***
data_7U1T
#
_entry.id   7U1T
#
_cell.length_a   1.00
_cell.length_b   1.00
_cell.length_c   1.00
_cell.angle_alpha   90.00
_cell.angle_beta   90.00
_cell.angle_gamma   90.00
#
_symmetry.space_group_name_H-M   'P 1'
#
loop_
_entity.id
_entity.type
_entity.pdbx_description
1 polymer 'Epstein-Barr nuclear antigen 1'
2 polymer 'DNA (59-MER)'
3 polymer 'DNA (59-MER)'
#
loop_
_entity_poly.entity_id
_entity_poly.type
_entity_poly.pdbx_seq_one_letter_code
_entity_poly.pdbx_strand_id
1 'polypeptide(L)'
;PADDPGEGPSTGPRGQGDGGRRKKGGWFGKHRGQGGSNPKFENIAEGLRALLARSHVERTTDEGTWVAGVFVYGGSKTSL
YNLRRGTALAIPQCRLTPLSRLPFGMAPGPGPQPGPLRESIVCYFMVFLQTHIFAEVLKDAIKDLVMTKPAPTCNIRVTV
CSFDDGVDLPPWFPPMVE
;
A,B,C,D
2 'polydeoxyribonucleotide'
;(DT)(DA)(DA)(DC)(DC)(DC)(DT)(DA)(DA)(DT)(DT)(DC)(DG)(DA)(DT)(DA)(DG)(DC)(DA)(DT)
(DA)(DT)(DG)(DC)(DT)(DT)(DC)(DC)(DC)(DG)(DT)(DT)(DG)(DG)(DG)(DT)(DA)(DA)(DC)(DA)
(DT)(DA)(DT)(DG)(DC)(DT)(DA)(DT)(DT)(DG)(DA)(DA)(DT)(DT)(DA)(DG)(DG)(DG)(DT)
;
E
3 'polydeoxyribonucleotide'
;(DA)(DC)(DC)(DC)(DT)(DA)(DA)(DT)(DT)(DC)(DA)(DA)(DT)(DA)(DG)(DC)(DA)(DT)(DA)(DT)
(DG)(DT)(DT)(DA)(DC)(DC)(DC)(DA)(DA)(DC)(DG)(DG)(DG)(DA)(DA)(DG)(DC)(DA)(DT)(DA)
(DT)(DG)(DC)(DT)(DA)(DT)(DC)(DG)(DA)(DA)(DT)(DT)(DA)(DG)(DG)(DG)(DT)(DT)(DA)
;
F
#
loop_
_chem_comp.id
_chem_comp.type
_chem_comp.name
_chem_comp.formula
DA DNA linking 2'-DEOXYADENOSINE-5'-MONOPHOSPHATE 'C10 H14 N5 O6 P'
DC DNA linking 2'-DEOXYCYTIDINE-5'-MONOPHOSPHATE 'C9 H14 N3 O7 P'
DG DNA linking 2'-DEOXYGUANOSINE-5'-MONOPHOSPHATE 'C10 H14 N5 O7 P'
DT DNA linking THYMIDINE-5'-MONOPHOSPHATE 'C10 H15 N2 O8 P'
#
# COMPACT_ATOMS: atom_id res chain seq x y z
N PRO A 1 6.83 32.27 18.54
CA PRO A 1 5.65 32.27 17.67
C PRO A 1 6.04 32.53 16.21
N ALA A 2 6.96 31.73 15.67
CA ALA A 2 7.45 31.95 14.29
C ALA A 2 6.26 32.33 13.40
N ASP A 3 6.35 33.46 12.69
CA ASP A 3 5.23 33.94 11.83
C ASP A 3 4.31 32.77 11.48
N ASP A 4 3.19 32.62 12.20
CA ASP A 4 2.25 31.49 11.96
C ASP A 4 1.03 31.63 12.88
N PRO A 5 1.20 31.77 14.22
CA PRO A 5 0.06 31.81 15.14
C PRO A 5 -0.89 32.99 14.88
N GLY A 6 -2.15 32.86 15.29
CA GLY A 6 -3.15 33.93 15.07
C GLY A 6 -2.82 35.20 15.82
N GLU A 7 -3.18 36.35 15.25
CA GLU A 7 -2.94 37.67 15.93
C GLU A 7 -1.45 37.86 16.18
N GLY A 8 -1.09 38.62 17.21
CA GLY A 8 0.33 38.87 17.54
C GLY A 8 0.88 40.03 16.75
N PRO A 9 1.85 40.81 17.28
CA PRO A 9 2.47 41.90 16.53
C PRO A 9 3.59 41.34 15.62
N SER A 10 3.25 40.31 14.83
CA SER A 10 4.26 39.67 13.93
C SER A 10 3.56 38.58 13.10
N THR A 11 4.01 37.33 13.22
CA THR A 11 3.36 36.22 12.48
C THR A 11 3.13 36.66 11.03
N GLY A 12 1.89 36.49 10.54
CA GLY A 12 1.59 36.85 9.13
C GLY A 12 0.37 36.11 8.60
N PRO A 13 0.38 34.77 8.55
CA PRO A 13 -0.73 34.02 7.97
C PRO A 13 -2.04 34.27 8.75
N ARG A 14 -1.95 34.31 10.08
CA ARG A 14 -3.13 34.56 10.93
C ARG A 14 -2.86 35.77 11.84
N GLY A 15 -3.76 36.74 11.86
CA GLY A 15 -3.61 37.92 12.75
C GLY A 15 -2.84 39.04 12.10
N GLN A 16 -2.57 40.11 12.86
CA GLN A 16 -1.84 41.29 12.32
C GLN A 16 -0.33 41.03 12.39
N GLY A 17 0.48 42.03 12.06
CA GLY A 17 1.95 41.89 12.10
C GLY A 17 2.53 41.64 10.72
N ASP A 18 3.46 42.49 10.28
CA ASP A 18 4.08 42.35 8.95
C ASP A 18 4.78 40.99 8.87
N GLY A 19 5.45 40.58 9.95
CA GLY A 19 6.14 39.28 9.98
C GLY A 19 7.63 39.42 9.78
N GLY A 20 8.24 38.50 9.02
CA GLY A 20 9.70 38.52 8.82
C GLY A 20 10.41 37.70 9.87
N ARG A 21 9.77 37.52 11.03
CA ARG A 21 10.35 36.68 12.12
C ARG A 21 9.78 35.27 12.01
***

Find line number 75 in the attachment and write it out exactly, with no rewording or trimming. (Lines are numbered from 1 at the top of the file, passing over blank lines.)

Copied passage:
N GLU A 7 -3.18 36.35 15.25